Lee - 40 melodic and progressive etudes for cello


Lee - 40 melodic and progressive etudes for cello. You can download the sheet music Lee - 40 melodic and progressive etudes for cello on this page. This colorful musical composition is the significant sample opus for cello by the recognized virtuoso composition. This composition impresses the listeners by the clear by the harmonic phrases of cello and other interesting characteristics.

Like most other virtuosos, Lee published many pieces designed to exploit a virtuoso's powers upon his instrument—variations, fantasies upon operatic themes, divertissements, etc. More important are his numerous compositions intended for purposes of instruction, many of which were primarily written for the use of the Conservatoire at Paris, including a number of duos for two violoncellos entitled "École du Violoncelliste." His "Method" for the 'cello is one of the most widely used of all such instruction books.

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Cello part: 51 pages. 4611 K


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SEBASTIAN LEE was the eldest and most brilliant and distinguished of three musical brothers, natives of Hamburg, though bearers of an English name. Like his brother Louis, he devoted himself to the cello, and became one of the most prominent of the solo performers upon that instrument, known alike in Germany and France. He was born at Hamburg in 1805, and studied with J. N. Prell, who was himself a pupil of the great Bernhard Romberg. His first appearances as a solo cellist were made in 1830, in con-certs that he gave at Hamburg and Leipzig. Then he set out upon a tour, visiting Cassel and Frankfort, and arriving in Paris in 1832. There he achieved a brilliant success at his concerts in the Théâtre Italien. In 1836 he gave several concerts In Paris with Gusikow, that singular genius, who excited the musical world of the 30's so greatly by his performances upon the " Strohfiedel,"—an instrument something akin to what is now known as the Xylophone, composed of strips of fir wood resting on a framework of straw. It seems to-day like a curious episode in the career by the dignified virtuoso of the position to which Lee aspired ; but it is only necessary, to read the contemporary comments upon Guslkow's performances to appreciate the situation. The fastidious Mendelssohn wrote enthusiastically of him as "a true genius", a "real phenomenon, who is inferior to no player on earth in style and execution; Fétis, the musical Brahmin, called him "a prodigious talent," and wrote with equal enthusiasm of the admirable instinct that taught him the means of producing from his strange instrument the accents of expression and passion. Lamartine and Michaud were among his patrons, and he was much encouraged by the violinist Lipinski.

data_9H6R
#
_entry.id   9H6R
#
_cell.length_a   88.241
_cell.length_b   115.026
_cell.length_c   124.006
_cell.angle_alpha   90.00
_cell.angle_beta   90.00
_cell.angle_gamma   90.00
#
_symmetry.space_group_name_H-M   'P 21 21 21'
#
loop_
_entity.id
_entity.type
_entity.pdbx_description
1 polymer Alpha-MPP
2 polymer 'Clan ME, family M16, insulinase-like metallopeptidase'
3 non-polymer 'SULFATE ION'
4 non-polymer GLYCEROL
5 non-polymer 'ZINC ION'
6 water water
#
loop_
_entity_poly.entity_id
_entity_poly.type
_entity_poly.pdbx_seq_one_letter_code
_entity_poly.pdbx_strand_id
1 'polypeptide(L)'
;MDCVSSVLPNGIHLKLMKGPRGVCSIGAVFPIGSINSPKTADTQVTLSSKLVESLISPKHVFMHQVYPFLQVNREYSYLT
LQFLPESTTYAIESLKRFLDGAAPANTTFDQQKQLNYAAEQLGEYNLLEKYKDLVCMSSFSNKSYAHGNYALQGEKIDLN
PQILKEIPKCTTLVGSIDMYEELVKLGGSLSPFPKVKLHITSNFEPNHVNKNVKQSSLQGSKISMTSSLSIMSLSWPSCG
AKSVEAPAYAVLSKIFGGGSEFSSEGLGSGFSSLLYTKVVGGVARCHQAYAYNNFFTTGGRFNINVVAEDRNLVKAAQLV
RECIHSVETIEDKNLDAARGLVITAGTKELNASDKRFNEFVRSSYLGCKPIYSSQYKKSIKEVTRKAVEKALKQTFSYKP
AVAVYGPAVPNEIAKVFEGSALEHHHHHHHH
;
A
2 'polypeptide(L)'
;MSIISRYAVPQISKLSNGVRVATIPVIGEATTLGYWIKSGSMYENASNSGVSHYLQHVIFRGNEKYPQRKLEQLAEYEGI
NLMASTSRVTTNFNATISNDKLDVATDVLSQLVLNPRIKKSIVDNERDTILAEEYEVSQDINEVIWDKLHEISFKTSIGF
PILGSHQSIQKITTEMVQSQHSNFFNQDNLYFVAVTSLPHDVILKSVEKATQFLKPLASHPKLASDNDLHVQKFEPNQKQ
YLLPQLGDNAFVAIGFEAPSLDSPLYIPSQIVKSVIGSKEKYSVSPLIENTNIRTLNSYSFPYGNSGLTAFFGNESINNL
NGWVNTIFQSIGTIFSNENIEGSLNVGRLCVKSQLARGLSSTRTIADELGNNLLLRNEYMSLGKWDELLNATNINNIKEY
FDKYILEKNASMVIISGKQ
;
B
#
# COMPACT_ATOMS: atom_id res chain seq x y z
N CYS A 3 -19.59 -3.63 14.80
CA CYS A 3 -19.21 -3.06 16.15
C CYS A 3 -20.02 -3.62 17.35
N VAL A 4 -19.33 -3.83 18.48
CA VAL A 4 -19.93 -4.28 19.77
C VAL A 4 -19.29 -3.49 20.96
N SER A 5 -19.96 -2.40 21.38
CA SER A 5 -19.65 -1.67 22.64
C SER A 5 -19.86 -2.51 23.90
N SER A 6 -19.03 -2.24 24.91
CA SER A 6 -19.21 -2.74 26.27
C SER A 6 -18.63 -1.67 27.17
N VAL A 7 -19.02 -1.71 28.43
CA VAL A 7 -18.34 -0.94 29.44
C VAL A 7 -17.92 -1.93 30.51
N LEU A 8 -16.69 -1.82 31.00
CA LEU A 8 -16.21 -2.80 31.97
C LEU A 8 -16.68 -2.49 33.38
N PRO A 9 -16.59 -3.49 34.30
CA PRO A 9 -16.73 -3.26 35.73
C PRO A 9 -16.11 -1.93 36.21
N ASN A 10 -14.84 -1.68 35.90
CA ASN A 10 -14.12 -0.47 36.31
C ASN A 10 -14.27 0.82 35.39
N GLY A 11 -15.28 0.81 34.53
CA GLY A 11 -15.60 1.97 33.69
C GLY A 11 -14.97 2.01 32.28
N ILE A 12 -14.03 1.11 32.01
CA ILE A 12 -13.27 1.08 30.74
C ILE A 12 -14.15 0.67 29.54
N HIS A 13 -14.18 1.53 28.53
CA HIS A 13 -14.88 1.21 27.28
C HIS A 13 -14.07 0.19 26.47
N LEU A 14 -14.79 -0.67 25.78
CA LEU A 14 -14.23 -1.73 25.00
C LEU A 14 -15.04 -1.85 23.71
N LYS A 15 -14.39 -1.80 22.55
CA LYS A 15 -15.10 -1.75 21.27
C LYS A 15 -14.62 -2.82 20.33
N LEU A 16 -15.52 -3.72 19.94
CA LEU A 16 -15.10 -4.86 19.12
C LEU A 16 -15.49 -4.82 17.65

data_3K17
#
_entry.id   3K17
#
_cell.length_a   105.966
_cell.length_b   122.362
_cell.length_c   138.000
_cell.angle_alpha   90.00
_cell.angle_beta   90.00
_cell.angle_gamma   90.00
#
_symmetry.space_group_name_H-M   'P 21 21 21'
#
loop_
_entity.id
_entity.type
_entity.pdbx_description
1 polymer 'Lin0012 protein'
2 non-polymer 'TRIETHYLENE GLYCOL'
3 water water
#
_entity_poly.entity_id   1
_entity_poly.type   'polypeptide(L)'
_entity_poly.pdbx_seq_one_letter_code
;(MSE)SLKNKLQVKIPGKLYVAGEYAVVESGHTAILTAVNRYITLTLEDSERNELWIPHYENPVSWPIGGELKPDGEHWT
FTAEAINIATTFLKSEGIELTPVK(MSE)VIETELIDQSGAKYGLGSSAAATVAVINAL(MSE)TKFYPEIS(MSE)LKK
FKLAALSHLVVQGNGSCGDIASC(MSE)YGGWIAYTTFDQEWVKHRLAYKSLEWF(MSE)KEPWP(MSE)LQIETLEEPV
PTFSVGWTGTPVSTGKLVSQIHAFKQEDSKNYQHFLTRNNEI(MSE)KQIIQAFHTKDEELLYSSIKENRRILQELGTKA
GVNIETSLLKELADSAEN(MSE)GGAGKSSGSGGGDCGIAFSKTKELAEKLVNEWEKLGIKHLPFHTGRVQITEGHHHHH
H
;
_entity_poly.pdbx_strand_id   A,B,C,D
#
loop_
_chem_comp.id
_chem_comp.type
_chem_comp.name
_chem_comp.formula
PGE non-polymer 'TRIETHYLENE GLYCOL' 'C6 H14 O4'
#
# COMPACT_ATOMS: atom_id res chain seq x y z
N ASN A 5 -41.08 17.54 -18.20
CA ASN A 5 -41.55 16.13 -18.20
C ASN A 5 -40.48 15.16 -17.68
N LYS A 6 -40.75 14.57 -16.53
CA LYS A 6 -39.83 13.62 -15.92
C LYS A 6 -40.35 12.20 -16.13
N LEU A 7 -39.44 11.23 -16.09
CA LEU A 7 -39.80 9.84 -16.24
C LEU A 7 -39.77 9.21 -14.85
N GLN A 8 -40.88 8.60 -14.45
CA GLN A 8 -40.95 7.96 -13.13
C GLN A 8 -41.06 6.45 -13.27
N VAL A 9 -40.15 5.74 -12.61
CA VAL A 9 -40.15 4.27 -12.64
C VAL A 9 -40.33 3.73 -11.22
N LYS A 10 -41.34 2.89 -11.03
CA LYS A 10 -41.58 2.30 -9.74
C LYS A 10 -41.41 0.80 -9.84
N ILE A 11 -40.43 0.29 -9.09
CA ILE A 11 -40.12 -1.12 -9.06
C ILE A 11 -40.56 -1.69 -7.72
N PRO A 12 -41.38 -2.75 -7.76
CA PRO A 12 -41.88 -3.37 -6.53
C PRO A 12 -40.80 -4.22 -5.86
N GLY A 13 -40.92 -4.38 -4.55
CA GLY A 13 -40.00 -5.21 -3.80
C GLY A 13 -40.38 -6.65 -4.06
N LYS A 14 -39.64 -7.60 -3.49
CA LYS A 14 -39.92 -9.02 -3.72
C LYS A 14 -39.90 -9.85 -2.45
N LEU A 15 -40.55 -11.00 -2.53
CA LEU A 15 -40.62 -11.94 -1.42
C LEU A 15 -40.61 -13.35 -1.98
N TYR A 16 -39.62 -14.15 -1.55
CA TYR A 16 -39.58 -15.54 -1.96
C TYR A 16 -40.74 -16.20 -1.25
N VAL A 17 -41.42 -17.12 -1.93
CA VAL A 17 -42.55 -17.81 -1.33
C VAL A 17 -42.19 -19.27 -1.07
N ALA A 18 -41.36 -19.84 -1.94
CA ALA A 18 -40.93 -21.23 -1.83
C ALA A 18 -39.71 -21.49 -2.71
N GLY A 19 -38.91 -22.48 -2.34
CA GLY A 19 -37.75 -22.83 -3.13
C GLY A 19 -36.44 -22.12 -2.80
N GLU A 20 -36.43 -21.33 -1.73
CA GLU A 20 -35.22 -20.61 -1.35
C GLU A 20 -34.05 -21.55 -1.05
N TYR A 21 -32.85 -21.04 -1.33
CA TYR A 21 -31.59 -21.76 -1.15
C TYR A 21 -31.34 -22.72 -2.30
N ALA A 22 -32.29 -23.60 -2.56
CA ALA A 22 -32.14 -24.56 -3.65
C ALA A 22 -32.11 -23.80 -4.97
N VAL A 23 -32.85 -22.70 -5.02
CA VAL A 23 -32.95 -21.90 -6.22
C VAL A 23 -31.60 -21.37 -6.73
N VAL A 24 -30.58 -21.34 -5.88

Lee then betook himself to London; but soon returned to Paris, wnere he made his home for the next thirty years, being till 1868 solo violoncellist at the Grand Opéra. Retiring in that year, he returned to his native Hamburg, where he spent the remainder, of his days. He died there on January 4, 1887.

Richard Aldrich.

 
 
     
 
 
 
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